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Thread: Red Nepenthes?

  1. #17
    Sashoke's Avatar
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    Alright, thanks. Ill leave it alone for now since it seems to be growing fine and its a nice oddity.
    ~Burgeoning connoisseur of all things ventricosa or otherwise tubby.~

  2. #18
    Whimgrinder's Avatar
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    I should point out, however, that just by applying a bit more Phosphorus it doesn't mean the plant is going to lose ALL its red and become blandly green-only. Genetics will ensure that its always going to be far redder than its siblings.

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    Quote Originally Posted by Whimgrinder View Post
    I should point out, however, that just by applying a bit more Phosphorus it doesn't mean the plant is going to lose ALL its red and become blandly green-only. Genetics will ensure that its always going to be far redder than its siblings.
    This is true. By no means was I suggesting P will turn all plants into a disgusting neon green color. I have siblings from this same cross, and even with P supplementation several still have a substantially purplish hue (again, also attractive IMO). It's my suspicion that at least in some cases, genetics play a role in the various pathways for P uptake/use.

    And another caveat to all I've said thus far is that P isn't quite as leaf-mobile as other nutrients (iron, Ca, K, etc.) and it takes a number of foliar applications before you actually begin to cause a shift from bright purple to green. The change isn't instantaneous. Each application essentially shifts the plant slightly along the spectrum from deficient to sufficient.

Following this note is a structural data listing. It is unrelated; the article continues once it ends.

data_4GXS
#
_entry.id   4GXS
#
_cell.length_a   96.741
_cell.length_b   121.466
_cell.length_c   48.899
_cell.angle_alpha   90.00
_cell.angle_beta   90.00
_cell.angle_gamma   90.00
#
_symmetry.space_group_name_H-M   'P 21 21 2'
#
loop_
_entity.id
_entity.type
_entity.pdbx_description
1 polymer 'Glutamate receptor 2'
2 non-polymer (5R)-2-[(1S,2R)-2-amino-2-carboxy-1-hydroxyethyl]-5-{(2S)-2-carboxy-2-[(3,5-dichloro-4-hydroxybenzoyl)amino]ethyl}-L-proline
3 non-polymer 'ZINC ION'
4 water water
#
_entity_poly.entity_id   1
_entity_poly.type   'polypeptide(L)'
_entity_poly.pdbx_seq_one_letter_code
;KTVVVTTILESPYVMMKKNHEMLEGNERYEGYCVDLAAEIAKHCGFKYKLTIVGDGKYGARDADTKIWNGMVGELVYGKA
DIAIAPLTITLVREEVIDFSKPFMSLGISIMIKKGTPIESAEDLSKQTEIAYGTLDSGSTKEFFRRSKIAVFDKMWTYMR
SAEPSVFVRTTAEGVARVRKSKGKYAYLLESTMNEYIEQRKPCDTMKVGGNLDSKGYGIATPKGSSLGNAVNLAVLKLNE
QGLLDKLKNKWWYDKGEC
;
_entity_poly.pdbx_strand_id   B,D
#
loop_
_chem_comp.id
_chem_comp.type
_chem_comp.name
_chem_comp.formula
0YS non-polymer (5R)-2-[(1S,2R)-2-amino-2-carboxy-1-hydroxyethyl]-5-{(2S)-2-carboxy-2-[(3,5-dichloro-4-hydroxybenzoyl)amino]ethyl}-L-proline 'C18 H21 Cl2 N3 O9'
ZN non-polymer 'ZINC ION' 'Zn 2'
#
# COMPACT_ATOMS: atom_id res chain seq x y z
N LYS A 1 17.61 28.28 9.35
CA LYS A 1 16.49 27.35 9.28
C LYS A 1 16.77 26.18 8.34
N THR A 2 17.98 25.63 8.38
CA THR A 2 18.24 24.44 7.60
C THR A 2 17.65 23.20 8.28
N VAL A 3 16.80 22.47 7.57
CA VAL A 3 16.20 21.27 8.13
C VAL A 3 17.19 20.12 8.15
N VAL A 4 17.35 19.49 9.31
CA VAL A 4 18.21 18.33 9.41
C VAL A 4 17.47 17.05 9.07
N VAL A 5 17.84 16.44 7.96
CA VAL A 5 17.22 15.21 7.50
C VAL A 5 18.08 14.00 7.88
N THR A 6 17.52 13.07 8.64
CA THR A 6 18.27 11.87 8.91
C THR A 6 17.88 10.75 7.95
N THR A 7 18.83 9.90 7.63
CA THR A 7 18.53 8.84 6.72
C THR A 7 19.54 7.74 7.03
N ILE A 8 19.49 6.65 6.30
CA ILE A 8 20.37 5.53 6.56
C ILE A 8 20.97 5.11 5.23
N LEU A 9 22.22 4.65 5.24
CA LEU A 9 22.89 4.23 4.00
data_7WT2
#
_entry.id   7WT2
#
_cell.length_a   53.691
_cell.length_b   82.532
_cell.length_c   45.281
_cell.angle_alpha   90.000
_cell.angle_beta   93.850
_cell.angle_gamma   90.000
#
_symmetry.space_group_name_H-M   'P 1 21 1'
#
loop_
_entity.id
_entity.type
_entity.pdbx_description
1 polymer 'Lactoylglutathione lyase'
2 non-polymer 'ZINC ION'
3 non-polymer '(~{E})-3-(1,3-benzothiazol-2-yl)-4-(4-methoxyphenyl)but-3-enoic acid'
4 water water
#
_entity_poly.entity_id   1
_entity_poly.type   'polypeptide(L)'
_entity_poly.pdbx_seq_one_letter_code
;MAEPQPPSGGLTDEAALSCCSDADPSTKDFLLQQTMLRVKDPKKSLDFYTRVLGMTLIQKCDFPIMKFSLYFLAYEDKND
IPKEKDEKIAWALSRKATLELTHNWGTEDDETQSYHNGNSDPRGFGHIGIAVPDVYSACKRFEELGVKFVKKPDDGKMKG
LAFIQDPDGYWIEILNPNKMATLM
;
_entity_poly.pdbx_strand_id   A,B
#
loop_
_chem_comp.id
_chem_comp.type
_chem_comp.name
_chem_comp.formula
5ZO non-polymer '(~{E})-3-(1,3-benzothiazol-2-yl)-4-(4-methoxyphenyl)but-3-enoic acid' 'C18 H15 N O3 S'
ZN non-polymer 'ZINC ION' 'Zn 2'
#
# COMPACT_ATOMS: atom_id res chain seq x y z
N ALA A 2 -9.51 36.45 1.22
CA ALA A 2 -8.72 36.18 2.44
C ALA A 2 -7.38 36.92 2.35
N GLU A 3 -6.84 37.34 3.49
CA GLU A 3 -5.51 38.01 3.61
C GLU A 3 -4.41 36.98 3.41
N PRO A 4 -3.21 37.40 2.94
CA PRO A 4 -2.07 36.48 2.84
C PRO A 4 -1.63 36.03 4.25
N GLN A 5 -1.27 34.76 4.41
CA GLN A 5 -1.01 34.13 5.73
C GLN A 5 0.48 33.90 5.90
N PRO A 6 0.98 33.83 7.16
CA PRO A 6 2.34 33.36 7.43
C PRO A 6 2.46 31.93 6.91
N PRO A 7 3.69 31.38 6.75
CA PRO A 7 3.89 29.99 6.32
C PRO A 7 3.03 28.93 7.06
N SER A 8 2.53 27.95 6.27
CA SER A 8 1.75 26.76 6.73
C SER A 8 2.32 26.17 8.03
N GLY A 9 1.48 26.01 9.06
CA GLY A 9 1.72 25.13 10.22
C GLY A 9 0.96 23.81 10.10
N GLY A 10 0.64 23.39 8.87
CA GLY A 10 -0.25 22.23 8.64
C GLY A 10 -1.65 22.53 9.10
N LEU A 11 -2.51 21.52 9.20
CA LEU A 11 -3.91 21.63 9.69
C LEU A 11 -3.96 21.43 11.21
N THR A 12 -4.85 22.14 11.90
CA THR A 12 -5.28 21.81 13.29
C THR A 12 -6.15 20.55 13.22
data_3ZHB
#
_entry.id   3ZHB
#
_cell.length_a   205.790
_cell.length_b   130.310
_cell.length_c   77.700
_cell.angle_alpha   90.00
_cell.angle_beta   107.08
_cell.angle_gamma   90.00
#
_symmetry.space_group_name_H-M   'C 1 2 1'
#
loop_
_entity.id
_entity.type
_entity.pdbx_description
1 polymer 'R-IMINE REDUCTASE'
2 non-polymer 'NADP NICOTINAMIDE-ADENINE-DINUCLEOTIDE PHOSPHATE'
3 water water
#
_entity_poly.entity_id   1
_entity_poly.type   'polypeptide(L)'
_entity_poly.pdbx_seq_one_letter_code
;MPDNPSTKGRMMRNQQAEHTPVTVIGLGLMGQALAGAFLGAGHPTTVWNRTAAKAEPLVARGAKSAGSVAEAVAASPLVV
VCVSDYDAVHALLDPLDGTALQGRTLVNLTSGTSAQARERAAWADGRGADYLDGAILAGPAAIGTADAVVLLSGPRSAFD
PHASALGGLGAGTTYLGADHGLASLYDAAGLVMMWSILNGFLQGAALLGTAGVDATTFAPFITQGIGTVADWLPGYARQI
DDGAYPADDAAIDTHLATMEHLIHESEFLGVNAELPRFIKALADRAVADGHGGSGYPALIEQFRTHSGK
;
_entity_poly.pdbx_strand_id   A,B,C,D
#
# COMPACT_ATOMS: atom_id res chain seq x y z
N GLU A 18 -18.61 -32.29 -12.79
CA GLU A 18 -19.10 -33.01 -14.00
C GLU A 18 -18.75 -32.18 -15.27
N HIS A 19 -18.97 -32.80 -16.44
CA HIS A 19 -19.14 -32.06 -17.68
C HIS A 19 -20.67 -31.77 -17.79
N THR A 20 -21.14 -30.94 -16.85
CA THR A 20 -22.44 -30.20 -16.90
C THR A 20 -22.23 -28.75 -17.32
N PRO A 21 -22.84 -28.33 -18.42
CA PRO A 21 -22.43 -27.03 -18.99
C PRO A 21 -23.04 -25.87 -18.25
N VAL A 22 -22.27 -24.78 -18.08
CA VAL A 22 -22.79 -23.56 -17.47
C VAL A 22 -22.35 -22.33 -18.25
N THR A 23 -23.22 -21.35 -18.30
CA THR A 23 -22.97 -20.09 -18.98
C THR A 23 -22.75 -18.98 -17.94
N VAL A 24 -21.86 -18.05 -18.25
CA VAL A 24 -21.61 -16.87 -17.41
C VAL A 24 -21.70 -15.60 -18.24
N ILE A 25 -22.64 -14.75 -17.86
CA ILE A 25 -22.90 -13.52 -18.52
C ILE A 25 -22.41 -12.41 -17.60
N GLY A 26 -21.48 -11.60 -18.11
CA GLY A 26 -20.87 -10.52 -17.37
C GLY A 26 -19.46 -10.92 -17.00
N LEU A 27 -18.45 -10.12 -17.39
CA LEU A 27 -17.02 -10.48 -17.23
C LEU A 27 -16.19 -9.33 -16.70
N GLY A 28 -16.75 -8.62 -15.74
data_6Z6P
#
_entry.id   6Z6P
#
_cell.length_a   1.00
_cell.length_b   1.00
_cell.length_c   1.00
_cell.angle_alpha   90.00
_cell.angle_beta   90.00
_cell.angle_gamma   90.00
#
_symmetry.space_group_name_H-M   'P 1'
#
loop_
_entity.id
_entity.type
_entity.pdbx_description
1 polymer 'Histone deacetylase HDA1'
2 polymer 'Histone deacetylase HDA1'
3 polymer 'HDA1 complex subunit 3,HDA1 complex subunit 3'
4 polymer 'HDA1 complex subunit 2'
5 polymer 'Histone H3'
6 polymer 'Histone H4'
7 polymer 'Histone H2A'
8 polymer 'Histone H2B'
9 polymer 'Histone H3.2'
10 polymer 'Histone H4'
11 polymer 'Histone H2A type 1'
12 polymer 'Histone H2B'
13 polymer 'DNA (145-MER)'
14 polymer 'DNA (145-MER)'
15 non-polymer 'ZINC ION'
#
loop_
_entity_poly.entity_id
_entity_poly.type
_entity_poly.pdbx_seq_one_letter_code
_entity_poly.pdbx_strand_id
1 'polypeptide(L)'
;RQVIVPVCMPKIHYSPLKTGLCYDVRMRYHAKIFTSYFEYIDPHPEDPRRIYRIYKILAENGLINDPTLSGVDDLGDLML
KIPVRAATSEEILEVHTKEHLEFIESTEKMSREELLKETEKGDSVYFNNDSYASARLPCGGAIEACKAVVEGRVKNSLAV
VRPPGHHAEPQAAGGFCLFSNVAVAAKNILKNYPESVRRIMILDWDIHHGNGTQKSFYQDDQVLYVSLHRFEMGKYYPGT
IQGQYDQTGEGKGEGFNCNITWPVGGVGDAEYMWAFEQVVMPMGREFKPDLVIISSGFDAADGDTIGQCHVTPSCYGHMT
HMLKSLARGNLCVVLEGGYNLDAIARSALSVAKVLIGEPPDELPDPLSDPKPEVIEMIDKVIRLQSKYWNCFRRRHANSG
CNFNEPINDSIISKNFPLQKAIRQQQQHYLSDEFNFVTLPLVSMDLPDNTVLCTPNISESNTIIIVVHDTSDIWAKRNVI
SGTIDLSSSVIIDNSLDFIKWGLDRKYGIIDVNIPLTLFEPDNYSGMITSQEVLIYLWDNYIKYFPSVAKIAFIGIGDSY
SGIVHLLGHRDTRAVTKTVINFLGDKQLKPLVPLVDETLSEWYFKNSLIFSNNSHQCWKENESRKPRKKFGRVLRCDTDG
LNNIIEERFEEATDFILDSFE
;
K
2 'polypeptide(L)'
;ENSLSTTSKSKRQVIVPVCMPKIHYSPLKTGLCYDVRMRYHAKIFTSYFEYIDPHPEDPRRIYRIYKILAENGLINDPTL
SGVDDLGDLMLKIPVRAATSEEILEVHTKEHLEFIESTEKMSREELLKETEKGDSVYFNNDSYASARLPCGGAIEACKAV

4. #20
    Whimgrinder's Avatar
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    Quote Originally Posted by theplantman View Post
    This is true. By no means was I suggesting P will turn all plants into a disgusting neon green color. I have siblings from this same cross, and even with P supplementation several still have a substantially purplish hue (again, also attractive IMO). It's my suspicion that at least in some cases, genetics play a role in the various pathways for P uptake/use.

    And another caveat to all I've said thus far is that P isn't quite as leaf-mobile as other nutrients (iron, Ca, K, etc.) and it takes a number of foliar applications before you actually begin to cause a shift from bright purple to green. The change isn't instantaneous. Each application essentially shifts the plant slightly along the spectrum from deficient to sufficient.
    Excellent information, Kevin. Well said, thanks!

  5. #21
    Sashoke's Avatar
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    Thanks for all the info! Knowing it wouldnt turn green again is nice, if I ever have spare cash Ill grab some reccomended fertilizer.
    ~Burgeoning connoisseur of all things ventricosa or otherwise tubby.~

  6. #22

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    Wow thats amazing it reminds me of the red pitchers on another nepenthes lady luck, the leaves are beautiful i deff have to book mark this page and show the kids in my prog! Only problem with thst is that ill have to hear about that plant they saw for months lol!

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